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Installing Ubuntu Core

Ubuntu Core runs on a variety of hardware, and pre-built images are available for amd64 and Raspberry Pi reference platforms (among others).

Installation on a reference platform is easy and a great way to get started with Ubuntu Core, and to explore Ubuntu Core’s features and evaluate its potential.

Installation guides

See Testing Ubuntu Core with QEMU for details on how to try Ubuntu Core locally without installing it to a separate device.

Ubuntu Core 22

Ubuntu Core 20

Ubuntu Core 18

Platform Requirements Install guide
Intel® IEI TANK 870 >2GB USB flash storage, USB keyboard, display, network access https://ubuntu.com/download/intel-iei-tank-870
Qualcomm DragonBoard 410c >2GB microSD card, display, USB keyboard, network access https://ubuntu.com/download/qualcomm-dragonboard-410c

Ubuntu Core on other platforms:
The installation process is similar across supported Ubuntu Core devices. See Supported platforms for a list of which images are available for which platforms.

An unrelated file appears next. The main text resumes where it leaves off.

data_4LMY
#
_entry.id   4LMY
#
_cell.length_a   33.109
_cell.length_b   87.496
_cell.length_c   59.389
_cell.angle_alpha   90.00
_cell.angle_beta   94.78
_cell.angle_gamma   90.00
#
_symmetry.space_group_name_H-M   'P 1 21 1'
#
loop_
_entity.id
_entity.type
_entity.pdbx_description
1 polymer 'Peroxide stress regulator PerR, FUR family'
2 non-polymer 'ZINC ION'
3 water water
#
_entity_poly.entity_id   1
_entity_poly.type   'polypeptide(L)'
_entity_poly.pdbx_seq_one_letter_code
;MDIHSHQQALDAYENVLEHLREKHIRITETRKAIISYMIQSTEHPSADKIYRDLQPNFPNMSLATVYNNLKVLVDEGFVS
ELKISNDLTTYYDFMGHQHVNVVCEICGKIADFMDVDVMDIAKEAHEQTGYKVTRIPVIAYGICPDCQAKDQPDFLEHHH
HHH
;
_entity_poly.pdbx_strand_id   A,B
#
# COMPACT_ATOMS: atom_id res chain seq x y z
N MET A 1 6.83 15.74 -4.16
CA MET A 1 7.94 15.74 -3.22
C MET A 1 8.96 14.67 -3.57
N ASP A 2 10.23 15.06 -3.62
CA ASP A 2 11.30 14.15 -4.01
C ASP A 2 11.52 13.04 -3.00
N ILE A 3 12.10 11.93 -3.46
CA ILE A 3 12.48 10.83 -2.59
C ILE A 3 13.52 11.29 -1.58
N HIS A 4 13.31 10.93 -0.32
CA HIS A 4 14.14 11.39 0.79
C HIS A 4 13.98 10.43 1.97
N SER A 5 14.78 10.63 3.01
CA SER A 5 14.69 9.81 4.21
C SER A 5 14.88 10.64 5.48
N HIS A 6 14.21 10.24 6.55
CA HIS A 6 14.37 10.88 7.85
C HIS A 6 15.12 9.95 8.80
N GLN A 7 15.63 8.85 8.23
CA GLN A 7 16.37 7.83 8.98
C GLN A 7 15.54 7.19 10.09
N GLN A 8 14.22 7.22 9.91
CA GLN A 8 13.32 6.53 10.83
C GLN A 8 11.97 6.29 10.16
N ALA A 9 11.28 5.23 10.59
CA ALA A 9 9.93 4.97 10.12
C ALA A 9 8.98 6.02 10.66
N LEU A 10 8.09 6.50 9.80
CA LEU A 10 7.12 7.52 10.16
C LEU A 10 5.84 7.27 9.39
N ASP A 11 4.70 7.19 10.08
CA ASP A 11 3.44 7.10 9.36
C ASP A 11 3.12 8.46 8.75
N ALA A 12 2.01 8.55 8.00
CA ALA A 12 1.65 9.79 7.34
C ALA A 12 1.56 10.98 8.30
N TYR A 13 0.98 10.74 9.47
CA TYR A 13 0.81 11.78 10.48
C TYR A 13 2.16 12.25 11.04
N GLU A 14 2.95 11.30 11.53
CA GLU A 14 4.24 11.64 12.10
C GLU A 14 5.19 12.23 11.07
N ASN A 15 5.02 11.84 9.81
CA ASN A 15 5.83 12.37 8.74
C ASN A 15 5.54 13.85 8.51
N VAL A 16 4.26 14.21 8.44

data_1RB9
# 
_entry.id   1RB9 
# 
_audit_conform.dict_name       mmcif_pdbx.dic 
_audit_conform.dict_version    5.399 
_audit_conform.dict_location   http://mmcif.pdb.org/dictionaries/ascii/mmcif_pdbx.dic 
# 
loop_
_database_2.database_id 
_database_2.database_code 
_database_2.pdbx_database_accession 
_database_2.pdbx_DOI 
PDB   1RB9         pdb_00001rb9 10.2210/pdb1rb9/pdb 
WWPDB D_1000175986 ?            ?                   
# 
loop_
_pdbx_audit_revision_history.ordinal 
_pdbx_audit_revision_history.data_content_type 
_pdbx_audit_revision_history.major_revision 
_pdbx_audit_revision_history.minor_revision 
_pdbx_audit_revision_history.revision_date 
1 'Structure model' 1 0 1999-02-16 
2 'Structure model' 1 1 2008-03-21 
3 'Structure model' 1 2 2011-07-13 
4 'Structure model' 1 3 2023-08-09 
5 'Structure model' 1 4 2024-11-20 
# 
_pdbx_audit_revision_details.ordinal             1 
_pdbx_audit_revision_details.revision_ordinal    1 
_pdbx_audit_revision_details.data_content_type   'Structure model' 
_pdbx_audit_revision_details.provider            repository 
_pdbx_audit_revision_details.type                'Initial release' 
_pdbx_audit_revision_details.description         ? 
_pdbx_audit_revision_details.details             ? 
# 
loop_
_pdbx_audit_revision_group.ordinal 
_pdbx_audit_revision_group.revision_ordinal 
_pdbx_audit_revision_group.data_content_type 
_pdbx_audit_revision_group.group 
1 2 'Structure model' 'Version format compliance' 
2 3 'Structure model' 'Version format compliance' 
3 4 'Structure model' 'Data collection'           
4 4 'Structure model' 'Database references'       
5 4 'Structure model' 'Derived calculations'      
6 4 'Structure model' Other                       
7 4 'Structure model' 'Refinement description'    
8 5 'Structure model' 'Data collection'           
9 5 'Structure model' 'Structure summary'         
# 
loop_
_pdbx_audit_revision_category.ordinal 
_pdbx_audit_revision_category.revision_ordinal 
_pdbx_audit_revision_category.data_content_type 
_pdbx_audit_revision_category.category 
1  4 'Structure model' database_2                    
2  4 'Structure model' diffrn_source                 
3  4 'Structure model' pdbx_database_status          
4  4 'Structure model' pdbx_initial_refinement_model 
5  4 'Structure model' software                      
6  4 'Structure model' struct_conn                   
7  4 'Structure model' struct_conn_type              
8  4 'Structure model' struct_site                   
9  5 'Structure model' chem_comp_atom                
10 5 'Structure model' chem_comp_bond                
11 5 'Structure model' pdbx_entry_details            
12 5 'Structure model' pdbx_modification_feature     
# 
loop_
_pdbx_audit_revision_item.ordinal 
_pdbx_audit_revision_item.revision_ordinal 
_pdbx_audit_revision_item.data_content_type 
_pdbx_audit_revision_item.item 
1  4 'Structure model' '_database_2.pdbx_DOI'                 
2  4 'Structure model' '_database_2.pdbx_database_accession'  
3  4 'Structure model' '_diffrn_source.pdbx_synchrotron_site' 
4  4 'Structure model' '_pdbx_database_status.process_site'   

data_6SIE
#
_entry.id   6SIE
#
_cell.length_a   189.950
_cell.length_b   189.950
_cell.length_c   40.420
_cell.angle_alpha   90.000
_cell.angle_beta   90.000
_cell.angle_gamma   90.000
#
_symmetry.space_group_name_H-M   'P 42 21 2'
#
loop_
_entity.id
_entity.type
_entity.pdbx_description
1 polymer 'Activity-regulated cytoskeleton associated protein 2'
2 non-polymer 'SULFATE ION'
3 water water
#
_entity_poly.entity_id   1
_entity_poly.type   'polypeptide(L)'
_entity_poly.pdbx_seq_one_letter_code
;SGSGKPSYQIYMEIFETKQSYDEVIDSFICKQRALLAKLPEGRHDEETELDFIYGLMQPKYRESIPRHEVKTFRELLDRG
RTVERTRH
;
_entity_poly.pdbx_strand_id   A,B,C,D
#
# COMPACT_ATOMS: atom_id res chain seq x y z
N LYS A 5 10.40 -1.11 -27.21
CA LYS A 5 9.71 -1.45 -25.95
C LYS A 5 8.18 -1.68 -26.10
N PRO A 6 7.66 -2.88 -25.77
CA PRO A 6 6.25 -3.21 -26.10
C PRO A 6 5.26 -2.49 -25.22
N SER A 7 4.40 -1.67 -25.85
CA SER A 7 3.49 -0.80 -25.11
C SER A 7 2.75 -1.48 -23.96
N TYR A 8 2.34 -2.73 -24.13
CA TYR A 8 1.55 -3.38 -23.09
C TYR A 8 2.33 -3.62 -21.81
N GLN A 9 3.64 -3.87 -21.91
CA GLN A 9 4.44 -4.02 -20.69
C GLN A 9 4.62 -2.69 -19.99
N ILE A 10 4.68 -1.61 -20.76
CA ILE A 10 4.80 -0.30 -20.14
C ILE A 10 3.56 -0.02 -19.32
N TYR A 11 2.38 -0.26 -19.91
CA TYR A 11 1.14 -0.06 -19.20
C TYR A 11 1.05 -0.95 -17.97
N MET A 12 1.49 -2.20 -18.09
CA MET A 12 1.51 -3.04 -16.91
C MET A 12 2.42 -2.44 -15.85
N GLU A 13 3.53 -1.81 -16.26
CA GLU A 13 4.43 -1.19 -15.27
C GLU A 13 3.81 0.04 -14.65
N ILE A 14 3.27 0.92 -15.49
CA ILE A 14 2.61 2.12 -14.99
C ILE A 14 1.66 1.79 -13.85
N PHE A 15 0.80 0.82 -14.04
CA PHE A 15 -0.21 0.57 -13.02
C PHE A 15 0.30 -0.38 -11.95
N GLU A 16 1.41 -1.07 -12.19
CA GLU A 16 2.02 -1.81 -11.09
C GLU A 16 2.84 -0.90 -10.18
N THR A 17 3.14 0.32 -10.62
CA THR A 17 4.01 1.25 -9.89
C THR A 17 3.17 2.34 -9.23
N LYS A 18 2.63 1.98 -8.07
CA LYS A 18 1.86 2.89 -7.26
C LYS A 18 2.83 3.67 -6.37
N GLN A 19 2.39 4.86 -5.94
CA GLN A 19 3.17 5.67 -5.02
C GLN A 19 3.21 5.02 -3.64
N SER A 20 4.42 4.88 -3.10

General requirements

Alongside enough storage to hold the Ubuntu Core image, installation on a Raspberry Pi also requires a screen and keyboard to navigate a few installation prompts. These aren’t needed post-installation.

Additionally, you will need an Ubuntu SSO account, with associated SSH keys. This setup is required because, after Ubuntu Core has been installed, Ubuntu SSO is used to login to your device. For help importing SSH keys, see the Ubuntu community wiki.

When Ubuntu Core is up and running, if you want to access your device remotely, you’ll need an SSH client for your operating system. Linux and macOS both have clients built-in, whereas Windows users could use Ubuntu on WSL.

General installation steps

The typical installation procedure is as follows:

  1. Download the preferred Ubuntu Core image for your device
    See Supported platforms for links to device support and images.
    By default, images are compressed with xz and can be expanded with:
    xz -d <image-name>.img.xz.
  2. Write the image to your device’s storage medium (eg. SD card for Raspberry Pi)
    We recommend using Raspberry Pi imager for Windows, macOS and Linux, although long-time embedded developers are probably familiar with using Linux’s dd command for this.
  3. Boot the device from the flashed storage and follow the on-screen prompts
    This step is version-specific, but the installation typically asks only two questions.

After installation, see Using Ubuntu Core for a quick overview of how to work within the Ubuntu Core environment.

Last updated 2 months ago. Help improve this document in the forum.